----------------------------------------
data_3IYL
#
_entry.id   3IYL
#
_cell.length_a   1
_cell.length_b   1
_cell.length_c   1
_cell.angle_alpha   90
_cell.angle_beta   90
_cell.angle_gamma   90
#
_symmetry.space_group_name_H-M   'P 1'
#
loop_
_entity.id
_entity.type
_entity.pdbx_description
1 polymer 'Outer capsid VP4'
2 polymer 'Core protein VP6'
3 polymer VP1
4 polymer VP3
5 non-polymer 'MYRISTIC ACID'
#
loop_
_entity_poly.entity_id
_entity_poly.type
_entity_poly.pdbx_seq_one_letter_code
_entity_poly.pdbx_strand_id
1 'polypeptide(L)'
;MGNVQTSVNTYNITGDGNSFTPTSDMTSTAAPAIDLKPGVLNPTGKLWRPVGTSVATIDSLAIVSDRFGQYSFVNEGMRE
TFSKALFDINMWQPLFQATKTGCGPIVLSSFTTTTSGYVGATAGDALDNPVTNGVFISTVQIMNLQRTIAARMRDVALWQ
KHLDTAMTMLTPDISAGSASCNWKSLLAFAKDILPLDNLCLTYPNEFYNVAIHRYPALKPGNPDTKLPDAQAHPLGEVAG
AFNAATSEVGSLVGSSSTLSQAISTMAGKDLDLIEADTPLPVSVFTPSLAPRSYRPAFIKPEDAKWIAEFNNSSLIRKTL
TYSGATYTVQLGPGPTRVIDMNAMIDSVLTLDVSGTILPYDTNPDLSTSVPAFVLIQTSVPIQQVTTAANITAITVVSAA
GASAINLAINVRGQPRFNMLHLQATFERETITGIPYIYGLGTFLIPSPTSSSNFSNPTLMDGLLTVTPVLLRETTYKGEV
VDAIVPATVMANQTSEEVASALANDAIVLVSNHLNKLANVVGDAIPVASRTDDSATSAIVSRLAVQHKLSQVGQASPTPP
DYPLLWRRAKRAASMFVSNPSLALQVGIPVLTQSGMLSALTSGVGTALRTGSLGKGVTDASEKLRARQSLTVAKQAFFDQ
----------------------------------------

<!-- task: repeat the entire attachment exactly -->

data_3IYL
#
_entry.id   3IYL
#
_cell.length_a   1
_cell.length_b   1
_cell.length_c   1
_cell.angle_alpha   90
_cell.angle_beta   90
_cell.angle_gamma   90
#
_symmetry.space_group_name_H-M   'P 1'
#
loop_
_entity.id
_entity.type
_entity.pdbx_description
1 polymer 'Outer capsid VP4'
2 polymer 'Core protein VP6'
3 polymer VP1
4 polymer VP3
5 non-polymer 'MYRISTIC ACID'
#
loop_
_entity_poly.entity_id
_entity_poly.type
_entity_poly.pdbx_seq_one_letter_code
_entity_poly.pdbx_strand_id
1 'polypeptide(L)'
;MGNVQTSVNTYNITGDGNSFTPTSDMTSTAAPAIDLKPGVLNPTGKLWRPVGTSVATIDSLAIVSDRFGQYSFVNEGMRE
TFSKALFDINMWQPLFQATKTGCGPIVLSSFTTTTSGYVGATAGDALDNPVTNGVFISTVQIMNLQRTIAARMRDVALWQ
KHLDTAMTMLTPDISAGSASCNWKSLLAFAKDILPLDNLCLTYPNEFYNVAIHRYPALKPGNPDTKLPDAQAHPLGEVAG
AFNAATSEVGSLVGSSSTLSQAISTMAGKDLDLIEADTPLPVSVFTPSLAPRSYRPAFIKPEDAKWIAEFNNSSLIRKTL
TYSGATYTVQLGPGPTRVIDMNAMIDSVLTLDVSGTILPYDTNPDLSTSVPAFVLIQTSVPIQQVTTAANITAITVVSAA
GASAINLAINVRGQPRFNMLHLQATFERETITGIPYIYGLGTFLIPSPTSSSNFSNPTLMDGLLTVTPVLLRETTYKGEV
VDAIVPATVMANQTSEEVASALANDAIVLVSNHLNKLANVVGDAIPVASRTDDSATSAIVSRLAVQHKLSQVGQASPTPP
DYPLLWRRAKRAASMFVSNPSLALQVGIPVLTQSGMLSALTSGVGTALRTGSLGKGVTDASEKLRARQSLTVAKQAFFDQ